KARANBIR Cheema, 13, collapsed and died after going into anaphylactic shock when cheese was thrown at him at school in June 2017.
What causes the body to go into anaphylaxis – and can it be treated?
What is anaphylactic shock?
Anaphylactic shock is a severe and potentially fatal reaction to a trigger such as an allergy.
It normally comes on suddenly, and gets worse very quickly.
- Feeling lightheaded, dizzy or faint
- Fast or shallow breathing
- A fast heartbeat
- Clammy skin
- Confusion and anxiety
- Collapsing or losing consciousness
A sufferer may also display symptoms of allergies, such as an itchy raised rash (hives), feeling or being sick, swelling or stomach pain.
What happened to Karanbir Cheema?
Karanbir Singh Cheema, known as Karan, went into anaphylactic shock when cheese half the size of a 'Post-it' note landed on his skin at his school in Greenford, West London.
The 13-year-old died from an "extraordinary reaction" when the cheese was flicked at his neck by another pupil in a "childish and thoughtless act," an inquest heard this month.
Senior coroner Mary Hassell recorded a narrative conclusion into his death, and said the main factor was his severe allergy.
She called for schools to better educate pupils to the dangers of allergies and for care plans for children with allergies to be beefed up.
Karan was severely allergic to wheat, gluten, all dairy products, eggs and nuts and he was also asthmatic and suffered from atopic eczema.
The other boy threw the cheese at Karan who went into anaphylactic shock in June 2017.
It took just under ten minutes for the teen to go from being "absolutely fine" to unconscious.
Unknowingly, staff at the school administered an epipen that was an entire year out-of-date because of a spreadsheet error.
Karan, who was still unconscious when paramedics arrived at 11.49am, was taken to Northwick Park Hospital in Harrow and then transferred to Great Ormond Street Hospital (GOSH) in central London.
But he never regained consciousness and died ten days later on July 9 with his family by his side.
An allergy expert told the inquest said he had never seen another case of a patient dying just through skin contact with an allergen and described Karan's death as "unprecedented" in medical circles.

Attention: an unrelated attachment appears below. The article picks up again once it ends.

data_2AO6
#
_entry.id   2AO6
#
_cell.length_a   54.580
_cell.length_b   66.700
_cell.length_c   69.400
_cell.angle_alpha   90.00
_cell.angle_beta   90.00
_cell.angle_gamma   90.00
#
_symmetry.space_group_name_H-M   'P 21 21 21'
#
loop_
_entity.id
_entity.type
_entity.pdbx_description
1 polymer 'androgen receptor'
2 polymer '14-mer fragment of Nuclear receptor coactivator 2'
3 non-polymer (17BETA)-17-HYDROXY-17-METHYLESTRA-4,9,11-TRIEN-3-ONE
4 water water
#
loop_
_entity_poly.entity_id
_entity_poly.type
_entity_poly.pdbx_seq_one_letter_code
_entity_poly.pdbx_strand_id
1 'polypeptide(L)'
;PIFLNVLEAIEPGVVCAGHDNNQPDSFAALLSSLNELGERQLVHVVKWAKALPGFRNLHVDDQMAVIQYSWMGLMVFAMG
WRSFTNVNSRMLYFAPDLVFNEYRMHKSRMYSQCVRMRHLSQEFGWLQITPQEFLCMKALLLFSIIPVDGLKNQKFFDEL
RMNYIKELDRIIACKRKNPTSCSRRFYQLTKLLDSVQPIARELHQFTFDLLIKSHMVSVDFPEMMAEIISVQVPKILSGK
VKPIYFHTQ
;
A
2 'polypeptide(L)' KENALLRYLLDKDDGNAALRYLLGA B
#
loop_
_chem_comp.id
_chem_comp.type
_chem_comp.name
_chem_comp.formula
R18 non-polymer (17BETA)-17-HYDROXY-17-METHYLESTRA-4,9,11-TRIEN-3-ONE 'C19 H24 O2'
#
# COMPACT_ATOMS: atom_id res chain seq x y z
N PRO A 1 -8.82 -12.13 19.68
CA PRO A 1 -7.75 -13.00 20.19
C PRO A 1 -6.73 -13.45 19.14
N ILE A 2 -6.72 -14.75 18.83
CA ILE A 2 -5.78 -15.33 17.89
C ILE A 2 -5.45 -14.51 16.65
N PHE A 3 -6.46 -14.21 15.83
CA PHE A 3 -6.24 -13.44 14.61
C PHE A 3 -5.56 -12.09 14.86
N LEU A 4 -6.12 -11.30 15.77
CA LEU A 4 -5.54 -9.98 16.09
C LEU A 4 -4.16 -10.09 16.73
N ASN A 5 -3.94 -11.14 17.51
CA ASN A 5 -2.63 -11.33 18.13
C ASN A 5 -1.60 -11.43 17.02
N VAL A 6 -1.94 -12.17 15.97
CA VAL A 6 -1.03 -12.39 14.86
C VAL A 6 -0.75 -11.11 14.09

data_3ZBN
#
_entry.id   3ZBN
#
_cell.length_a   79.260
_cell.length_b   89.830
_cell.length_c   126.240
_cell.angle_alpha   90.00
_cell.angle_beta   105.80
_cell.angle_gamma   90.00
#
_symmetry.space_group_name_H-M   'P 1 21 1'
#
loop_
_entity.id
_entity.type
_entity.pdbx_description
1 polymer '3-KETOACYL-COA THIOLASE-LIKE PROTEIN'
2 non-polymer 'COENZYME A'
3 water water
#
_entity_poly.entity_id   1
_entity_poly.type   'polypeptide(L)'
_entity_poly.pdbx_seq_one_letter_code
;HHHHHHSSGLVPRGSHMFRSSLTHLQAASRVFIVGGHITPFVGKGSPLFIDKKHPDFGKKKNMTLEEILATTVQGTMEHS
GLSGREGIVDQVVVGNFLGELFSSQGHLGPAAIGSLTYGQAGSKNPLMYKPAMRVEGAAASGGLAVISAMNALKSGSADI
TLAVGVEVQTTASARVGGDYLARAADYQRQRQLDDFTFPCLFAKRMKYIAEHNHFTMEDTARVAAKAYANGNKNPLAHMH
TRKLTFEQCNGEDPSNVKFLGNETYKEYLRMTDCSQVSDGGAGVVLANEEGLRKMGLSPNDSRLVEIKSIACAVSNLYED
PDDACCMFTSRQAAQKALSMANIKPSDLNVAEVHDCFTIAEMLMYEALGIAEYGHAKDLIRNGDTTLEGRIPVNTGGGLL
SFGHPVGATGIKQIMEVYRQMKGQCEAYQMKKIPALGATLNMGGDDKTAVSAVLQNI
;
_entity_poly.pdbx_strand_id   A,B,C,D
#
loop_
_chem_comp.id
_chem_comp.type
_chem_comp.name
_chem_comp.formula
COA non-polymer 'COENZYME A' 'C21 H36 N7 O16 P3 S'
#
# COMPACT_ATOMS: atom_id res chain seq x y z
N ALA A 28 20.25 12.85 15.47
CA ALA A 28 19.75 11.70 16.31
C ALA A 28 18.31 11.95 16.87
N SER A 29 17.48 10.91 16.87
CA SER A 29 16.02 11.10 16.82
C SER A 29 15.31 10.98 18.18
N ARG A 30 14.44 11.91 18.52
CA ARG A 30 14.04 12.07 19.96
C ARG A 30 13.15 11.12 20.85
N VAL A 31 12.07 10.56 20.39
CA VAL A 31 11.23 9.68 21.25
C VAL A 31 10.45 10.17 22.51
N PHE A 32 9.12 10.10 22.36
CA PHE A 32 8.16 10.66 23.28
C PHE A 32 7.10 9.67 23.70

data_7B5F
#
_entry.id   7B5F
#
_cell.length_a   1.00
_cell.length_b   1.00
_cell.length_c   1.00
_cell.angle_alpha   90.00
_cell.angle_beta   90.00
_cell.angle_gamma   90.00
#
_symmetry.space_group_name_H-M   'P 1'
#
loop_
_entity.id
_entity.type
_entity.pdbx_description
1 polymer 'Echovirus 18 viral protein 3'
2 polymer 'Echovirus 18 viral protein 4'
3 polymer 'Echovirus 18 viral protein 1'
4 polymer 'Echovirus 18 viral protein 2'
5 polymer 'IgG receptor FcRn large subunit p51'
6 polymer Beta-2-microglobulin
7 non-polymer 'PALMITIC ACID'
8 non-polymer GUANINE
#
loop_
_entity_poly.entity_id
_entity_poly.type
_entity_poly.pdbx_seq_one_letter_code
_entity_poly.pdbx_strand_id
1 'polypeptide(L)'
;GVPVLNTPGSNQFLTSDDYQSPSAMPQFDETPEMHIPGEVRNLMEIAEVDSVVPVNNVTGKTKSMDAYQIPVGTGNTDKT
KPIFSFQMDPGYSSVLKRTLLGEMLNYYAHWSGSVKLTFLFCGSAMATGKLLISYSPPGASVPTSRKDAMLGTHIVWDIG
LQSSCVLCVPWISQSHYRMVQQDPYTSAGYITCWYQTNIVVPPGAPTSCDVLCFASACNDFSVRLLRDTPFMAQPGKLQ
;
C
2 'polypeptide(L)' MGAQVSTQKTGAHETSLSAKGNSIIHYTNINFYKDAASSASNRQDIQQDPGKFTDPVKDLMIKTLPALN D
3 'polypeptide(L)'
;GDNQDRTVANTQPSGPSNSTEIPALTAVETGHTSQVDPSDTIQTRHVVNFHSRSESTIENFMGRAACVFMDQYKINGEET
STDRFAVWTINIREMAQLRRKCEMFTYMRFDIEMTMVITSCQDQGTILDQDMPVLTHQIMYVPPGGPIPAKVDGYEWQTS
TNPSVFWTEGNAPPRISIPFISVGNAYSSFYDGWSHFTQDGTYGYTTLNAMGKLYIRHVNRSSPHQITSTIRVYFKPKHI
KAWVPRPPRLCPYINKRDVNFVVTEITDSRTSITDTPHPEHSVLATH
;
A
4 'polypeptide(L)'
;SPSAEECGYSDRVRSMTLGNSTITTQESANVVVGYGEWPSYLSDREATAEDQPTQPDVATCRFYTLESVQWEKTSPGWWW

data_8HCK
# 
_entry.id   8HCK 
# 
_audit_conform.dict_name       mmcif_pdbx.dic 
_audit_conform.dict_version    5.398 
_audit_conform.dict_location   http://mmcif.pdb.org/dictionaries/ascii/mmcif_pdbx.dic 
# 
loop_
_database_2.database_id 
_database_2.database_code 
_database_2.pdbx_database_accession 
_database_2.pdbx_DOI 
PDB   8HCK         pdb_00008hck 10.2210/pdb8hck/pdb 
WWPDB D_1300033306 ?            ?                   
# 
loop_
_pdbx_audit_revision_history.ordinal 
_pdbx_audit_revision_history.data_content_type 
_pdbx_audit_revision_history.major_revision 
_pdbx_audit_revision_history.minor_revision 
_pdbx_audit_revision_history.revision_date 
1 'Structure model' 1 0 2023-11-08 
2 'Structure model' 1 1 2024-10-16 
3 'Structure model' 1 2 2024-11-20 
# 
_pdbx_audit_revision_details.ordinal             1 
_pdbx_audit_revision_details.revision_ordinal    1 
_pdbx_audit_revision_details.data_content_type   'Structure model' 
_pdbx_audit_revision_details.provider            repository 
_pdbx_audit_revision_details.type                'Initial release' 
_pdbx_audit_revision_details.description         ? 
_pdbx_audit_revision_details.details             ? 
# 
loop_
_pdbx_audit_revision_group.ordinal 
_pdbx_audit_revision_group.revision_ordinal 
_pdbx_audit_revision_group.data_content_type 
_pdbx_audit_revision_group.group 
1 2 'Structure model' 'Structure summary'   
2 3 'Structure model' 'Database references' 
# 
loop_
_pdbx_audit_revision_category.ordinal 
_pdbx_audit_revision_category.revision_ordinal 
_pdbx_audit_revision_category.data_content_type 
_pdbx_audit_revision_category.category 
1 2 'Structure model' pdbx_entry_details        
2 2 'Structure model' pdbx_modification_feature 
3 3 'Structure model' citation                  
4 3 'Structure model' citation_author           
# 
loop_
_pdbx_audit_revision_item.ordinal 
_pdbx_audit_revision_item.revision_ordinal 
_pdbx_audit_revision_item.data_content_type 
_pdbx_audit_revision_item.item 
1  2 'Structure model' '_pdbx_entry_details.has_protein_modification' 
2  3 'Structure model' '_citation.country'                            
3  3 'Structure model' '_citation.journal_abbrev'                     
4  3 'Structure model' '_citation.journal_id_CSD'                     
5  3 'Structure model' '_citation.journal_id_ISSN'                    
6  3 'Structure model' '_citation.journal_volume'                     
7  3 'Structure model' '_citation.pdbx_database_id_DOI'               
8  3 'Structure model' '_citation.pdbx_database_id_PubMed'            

What causes anaphylactic shock?
Anaplylaxis occurs when the immune system over-reacts to a trigger. This is normally, but not always, because of allergies.
In some cases, there's no obvious trigger. This is known as idiopathic anaphylaxis.
Common triggers of anaphylactic shock:
- Foods: nuts, milk, fish, shellfish, eggs and fruit
- Medicines: antibiotics and non-steroidal anti-inflammatory drugs such as aspirin
- Insect stings: particularly from wasps and bees
- General anaesthetic
- Contrast agents: special dyes used in some medical tests to help certain areas of your body show up better on scans
- Latex: a type of rubber found in some gloves and condoms
How can anaphylactic shock be reversed?
If you see someone with symptoms of anaphylaxis, here are the five things you should do straight away, according to the NHS:
- Call 999 immediately
- Use an adrenaline auto-injector (EpiPen) if the person has one: but only after reading instructions/if you already know how to use it
- Carefully remove any trigger: e.g. a wasp or bee sting stuck in the skin
- Lie the person down flat: unless they are unconscious, pregnant or having breathing difficulties
- Give another injection of the EpiPen after five to 15 minutes if the symptoms don't improve, and a second auto-injector is available.
After an anaphylactic shock, the patient will need to go to hospital for between six and 12 hours, because the symptoms can reoccur during this period.
They may be given an oxygen mask to help breathing, fluids to increase blood pressure, and antihistamines or steroids to help relieve symptoms.
If the patient doesn't already have an EpiPen, they may be given one before they go home.
If you have ever had a serious allergic reaction or gone into anaphylactic shock before, you should:
- Identify and avoid any triggers
- Carry your adrenaline auto-injector (EpiPen) at all times
- Give yourself an injection if you think you are experiencing anaphylaxis, even if you are not completely sure.
What happened to Amy May Shead?
Two years ago, This Morning viewers were left heartbroken when Amy May Shead appeared on the show.
Ruth Langsford was joined by a former producer of the show, who was left brain injured after a single bite of chicken containing nuts.
Tragically, Amy was on holiday in Budapest, when she had an anaphylactic reaction and died for six minutes, leaving her brain damaged and confined to a wheelchair.
In response to the tragic segment, The Sun has launched a campaign to ban nuts on ALL flights.
Cases of anaphylaxis can be fatal – like in the case of Megan Lee, who an inquest heard likely died of an anaphylactic shock after eating a meal from the mice-infected Royal Spice takeaway in Oswaldtwistle, Lancashire.
While Canadian Myriam Ducre-Lemay died after just one kiss with her new boyfriend, because she hadn't yet told him about her peanut butter allergy.
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